Let’s jump right in. Businesses that want to improve customer loyalty usually start too far downstream to build the plan. Customer data and feedback is forensically analysed for clues about why people leave. Marketing and customer service teams pour over journey maps. Loyalty programmes are put through the wringer. Frontline employees pitch in. What businesses often don’t do, but should, is first put themselves under the microscope and study their own DNA.

And, experience tells us that it’s only when companies focus on what’s happening on the inside: their leadership, culture and employees are they able to drive what happens on the outside – the way customers behave. It’s your organisational DNA and culture that has a major impact on customer stickiness.

In biology, our DNA is obviously what makes us unique. It doesn’t change. Every business also has a distinctive DNA expressed through its organisational culture and strategy. Some businesses are created with the loyalty gene. Most aren’t (more on this in a moment).

What do we mean by loyalty gene?

Think about the companies that are ranked top for customer loyalty. The top four for 2022 are Apple, Amazon, Domino’s and Disney, according to Brand Keys. There are major similarities in that their uniqueness is driven by the founder’s vision and values. They all have a relentless focus on customers.

Domino’s is an outlier in a sense. It wasn’t created with the loyalty gene in the same way that Apple and Amazon were. In businesses like Apple, all aspects of the organisation are aligned to deliver a differentiated, superior experience that fosters loyalty. Customers trust the brand enough to stick around even when a cheaper offer or better product comes along. Many businesses think they have strong loyalty but often it’s because they have the cheapest option, a product that can’t be bought elsewhere or a low margin product that customers buy frequently.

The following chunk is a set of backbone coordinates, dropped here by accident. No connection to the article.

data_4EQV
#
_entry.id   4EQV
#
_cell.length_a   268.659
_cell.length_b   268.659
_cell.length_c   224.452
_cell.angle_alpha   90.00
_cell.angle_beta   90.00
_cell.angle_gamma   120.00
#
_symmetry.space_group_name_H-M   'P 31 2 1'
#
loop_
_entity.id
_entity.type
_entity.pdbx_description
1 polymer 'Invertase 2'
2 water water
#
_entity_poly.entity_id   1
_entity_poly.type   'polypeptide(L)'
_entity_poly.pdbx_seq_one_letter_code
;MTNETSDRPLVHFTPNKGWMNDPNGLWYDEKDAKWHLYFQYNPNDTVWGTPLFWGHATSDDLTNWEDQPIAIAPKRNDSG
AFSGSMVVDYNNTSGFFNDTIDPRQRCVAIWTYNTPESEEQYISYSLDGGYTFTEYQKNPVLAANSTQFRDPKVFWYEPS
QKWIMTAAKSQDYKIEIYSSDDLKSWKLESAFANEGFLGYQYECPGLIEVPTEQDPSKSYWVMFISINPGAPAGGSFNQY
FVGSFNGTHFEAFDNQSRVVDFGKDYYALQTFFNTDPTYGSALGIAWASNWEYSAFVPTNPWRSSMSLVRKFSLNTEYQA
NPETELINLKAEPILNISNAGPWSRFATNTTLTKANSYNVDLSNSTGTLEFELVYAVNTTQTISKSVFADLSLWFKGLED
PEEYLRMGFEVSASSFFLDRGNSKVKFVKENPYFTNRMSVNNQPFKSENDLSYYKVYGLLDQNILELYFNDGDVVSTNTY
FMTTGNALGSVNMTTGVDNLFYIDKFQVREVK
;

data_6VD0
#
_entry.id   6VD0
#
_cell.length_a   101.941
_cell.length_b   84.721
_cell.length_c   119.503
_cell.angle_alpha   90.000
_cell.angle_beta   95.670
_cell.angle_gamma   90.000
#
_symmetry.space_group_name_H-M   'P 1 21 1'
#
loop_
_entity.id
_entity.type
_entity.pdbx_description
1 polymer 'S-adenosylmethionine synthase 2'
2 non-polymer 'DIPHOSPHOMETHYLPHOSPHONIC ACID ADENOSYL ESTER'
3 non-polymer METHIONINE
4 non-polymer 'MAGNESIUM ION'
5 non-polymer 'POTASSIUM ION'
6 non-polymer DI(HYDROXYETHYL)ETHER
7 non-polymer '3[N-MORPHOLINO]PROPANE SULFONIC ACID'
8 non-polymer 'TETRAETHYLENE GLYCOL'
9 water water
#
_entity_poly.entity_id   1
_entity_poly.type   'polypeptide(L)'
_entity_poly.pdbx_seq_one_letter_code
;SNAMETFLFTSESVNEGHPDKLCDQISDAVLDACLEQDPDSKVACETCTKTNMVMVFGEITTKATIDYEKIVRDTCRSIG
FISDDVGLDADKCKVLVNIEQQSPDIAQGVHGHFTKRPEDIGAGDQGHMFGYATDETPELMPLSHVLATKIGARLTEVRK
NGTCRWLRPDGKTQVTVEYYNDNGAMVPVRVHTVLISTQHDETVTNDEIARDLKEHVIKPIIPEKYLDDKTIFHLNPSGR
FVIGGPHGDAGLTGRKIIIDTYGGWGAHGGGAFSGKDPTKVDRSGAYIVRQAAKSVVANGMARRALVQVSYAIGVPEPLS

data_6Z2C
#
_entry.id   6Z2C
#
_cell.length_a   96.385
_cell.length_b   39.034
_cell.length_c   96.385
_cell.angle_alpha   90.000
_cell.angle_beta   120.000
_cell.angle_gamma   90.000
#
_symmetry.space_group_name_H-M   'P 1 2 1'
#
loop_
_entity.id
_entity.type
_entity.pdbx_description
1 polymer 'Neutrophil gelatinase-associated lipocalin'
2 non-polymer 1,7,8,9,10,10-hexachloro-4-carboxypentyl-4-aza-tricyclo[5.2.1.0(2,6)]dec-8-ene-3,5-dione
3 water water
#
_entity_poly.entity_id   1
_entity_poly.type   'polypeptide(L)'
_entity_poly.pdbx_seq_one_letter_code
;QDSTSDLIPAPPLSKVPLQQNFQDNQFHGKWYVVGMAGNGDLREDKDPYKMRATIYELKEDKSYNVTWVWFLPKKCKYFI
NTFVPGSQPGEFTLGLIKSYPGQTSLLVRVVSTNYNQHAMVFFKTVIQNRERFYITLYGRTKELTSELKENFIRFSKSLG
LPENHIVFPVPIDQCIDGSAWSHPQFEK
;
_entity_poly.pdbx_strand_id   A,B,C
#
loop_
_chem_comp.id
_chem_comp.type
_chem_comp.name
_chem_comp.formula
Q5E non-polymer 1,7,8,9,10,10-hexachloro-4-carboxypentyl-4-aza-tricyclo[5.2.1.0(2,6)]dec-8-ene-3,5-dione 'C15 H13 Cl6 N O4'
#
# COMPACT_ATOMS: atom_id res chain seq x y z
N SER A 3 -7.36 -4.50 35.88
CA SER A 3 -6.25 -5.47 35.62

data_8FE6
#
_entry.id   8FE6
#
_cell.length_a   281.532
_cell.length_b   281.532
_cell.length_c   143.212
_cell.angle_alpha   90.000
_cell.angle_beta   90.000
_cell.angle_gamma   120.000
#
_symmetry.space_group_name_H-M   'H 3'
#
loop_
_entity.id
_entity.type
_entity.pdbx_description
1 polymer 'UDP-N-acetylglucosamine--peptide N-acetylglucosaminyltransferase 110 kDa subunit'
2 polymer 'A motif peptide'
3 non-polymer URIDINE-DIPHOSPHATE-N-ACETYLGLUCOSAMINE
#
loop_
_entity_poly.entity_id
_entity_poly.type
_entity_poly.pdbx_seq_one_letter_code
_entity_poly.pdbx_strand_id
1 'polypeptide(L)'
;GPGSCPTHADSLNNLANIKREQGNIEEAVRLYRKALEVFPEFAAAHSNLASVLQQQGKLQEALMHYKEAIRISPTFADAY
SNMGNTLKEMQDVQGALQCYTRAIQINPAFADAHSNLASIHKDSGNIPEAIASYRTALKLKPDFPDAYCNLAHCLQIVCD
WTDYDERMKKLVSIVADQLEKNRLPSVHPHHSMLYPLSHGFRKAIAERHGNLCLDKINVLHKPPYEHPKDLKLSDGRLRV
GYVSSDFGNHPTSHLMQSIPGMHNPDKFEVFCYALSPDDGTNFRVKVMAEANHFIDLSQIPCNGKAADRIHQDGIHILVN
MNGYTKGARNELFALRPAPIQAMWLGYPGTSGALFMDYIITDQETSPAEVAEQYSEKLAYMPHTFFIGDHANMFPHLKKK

Okay, let’s get back to Domino’s. The pizza chain was in the doldrums 12 years ago. Although, it’s always been good at delivery, customers were switched off to the brand and its pizzas. Speed up the storybook over the past decade and Domino’s has recaptured the hearts of its customers to rightfully earn its place in the top four flight. How did it do this? By focussing on customers and making experience a core strategy. Learn more here.

Retooling your organisation

Chances are your business is not founder-led. You probably don’t have first mover advantage. The business probably wasn’t originally built with a customer focus. Your organisational culture and strategy might still be product and price led. Don’t be concerned. Like Domino’s and countless other brands that have realigned the business around their customers, you can still innovate and retool to offer a differentiated experience. An experience that creates a loyal base that is resistant to competitive pressures. Change on this scale will require a commitment from your people – at every level – to think and behave differently.

6 questions to get you started

Here are six questions to get you thinking about how the behaviour of your organisation needs to change to be able to change your customers’ behaviour. The place to start is with what you want to achieve. Everything flows from here.

1. What do want to achieve as a business?

What do you want to be known for? What are your strategic and financial goals?

2. How do you want your customers to behave to achieve your goals?

Do you want them to spend more, buy more products, recommend your business, write positive reviews, share your valuable content?

3. What experience do you need to provide to earn this behaviour?

What investments do you make to create a dramatically different experience to inspire loyal behaviour?

4. How do your people and your culture need to change?

How do you ensure your people are engaged, motivated and capable? How do you build a culture that supports the behavioural change? Who will lead?

5. Do your products and services add value?

How do your products and services make customers lives easier and solve their problems?

6. Are your enabling processes and technology simple and easy to use?

Customers know what technology can do for them. Do your digital products and services make their lives easier? Are any processes broken and outdated?

A final thought – your business probably wasn’t created with the loyalty gene but …

You don’t need to spend months and months retooling your business to start to see improvements in loyalty. Learn more by downloading our guide An Inconvenient Truth: Creating Loyal Customers Starts With You.